Casual Connect’s Main Theme in 2010: The Intersection of Casual and Social Gaming is a Game Changer
Two years ago our very own tech editor, Greg Huang, found himself questioning what exactly “casual” gaming was. That was before he attended his first Casual Connect, a three-day conference that draws over 3,000 casual gaming professionals to Seattle very year.
Back then the big news was casual gaming’s breakout from “core” gaming, the bigger of the two genres that attracted primarily boys and young men to action-heavy console-based systems. At the conference in July 2008, industry leaders began to see signs of change in the casual gaming sector. The lines between core and casual players began to blur. A whole new market sprang up for “omni” gamers, of people who wouldn’t buy a console but would play readily available games on, say, Facebook, or at a friends’ house. That was also the year the general gaming audience widened to include far more women and consumers of all ages.
At the 2009 conference, game developers and investors applauded casual gaming as the sector that “will save us all.”FarmVille, the simulated farming game that now attracts an estimated 80 million players on Facebook, the iPhone, and other technology platforms. The rising popularity of location-based “check in” applications like Foursquare and Whirl, is another example of an emerging sector born out of the intersection of casual gaming and social networking. Why? Because of the growing popularity of “metagaming.” This is the notion that when gaming concepts are applied to real life experiences, casual games can reach more gamers over a larger variety of platforms. One leader in this segment is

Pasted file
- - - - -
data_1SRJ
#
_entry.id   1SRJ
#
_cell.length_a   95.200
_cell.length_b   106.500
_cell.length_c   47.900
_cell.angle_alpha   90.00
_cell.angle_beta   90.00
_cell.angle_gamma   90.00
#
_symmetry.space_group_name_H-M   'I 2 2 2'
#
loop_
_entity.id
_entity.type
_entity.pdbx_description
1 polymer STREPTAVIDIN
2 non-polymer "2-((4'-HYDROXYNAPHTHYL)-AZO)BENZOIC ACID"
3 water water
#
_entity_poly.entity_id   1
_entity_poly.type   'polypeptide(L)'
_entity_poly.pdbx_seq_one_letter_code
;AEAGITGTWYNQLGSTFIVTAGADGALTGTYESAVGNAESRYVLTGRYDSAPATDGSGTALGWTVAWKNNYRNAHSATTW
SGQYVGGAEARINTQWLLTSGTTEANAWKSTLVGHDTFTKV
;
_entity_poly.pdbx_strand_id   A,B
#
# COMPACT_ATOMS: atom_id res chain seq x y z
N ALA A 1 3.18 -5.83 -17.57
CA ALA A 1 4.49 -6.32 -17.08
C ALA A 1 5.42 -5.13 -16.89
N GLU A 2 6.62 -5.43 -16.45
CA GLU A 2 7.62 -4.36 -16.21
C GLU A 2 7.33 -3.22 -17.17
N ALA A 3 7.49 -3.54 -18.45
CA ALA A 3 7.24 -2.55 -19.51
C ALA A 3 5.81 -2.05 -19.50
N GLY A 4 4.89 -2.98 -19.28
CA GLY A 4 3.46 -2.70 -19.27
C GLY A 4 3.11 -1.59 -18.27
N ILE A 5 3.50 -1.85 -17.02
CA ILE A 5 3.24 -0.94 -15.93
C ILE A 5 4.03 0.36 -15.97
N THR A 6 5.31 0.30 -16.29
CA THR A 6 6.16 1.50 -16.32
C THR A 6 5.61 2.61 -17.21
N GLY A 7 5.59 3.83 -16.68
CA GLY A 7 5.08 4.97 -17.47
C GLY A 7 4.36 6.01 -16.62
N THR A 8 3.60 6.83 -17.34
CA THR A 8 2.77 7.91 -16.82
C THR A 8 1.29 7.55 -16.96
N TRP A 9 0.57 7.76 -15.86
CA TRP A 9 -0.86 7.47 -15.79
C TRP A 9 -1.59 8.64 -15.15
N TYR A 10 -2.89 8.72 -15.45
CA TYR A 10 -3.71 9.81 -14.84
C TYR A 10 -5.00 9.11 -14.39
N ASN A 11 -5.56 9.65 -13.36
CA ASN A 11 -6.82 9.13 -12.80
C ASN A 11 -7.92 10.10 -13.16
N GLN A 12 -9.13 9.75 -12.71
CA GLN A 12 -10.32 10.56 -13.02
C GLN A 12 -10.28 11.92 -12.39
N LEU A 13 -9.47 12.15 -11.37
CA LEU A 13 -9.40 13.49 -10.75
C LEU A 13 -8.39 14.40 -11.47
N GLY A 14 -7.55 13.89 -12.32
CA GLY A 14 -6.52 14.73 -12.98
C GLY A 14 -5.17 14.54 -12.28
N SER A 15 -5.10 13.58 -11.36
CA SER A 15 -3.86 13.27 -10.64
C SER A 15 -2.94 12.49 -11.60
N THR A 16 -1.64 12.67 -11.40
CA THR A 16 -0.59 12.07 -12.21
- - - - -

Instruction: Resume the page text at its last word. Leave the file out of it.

As if all that weren’t enough to keep you gasping for breath in your attempt to keep up with an industry that seems to be moving at warp speed—perhaps casual gaming isn’t so casual after all?—this year a new trend has emerged: social gaming. And this one, according to many casual game developers I listened to at the conference, may cause a sea change.
Although this was my first time attending Casual Connect, and I am by no means an expert, talk of social gaming seemed to seep into most of the panels and sessions throughout the week. “The Future of Social Gaming.” “How to Monetize Social Games Globally.” “Engaging the World through Social Media.” “Top 10 Social Game Metrics.” “The Next Frontier: The Future Beyond Social Games in the US and Europe.” “Metagaming: The Gamification of Life. Exploring Game Mechanics Outside of Games.” “Cloud-Powered Social Gaming.” “Competing for the Social Games Dollar.” “Casual Game Revolution.” “Going Social—How We Did It.” “The Year in Social Games: 2009-2010.” “Extra! Extra! Big Casual Game Distributors Go Social!”
The session names don’t lie. This year the hot topic at Casual Connect was undoubtedly the convergence of social media and casual gaming, forging a new social gaming genre primed for a mainstream audience. All three days whispers echoed that casual gaming and social gaming, as industries distinct from one another, is an outdated concept. The two sectors have now essentially merged.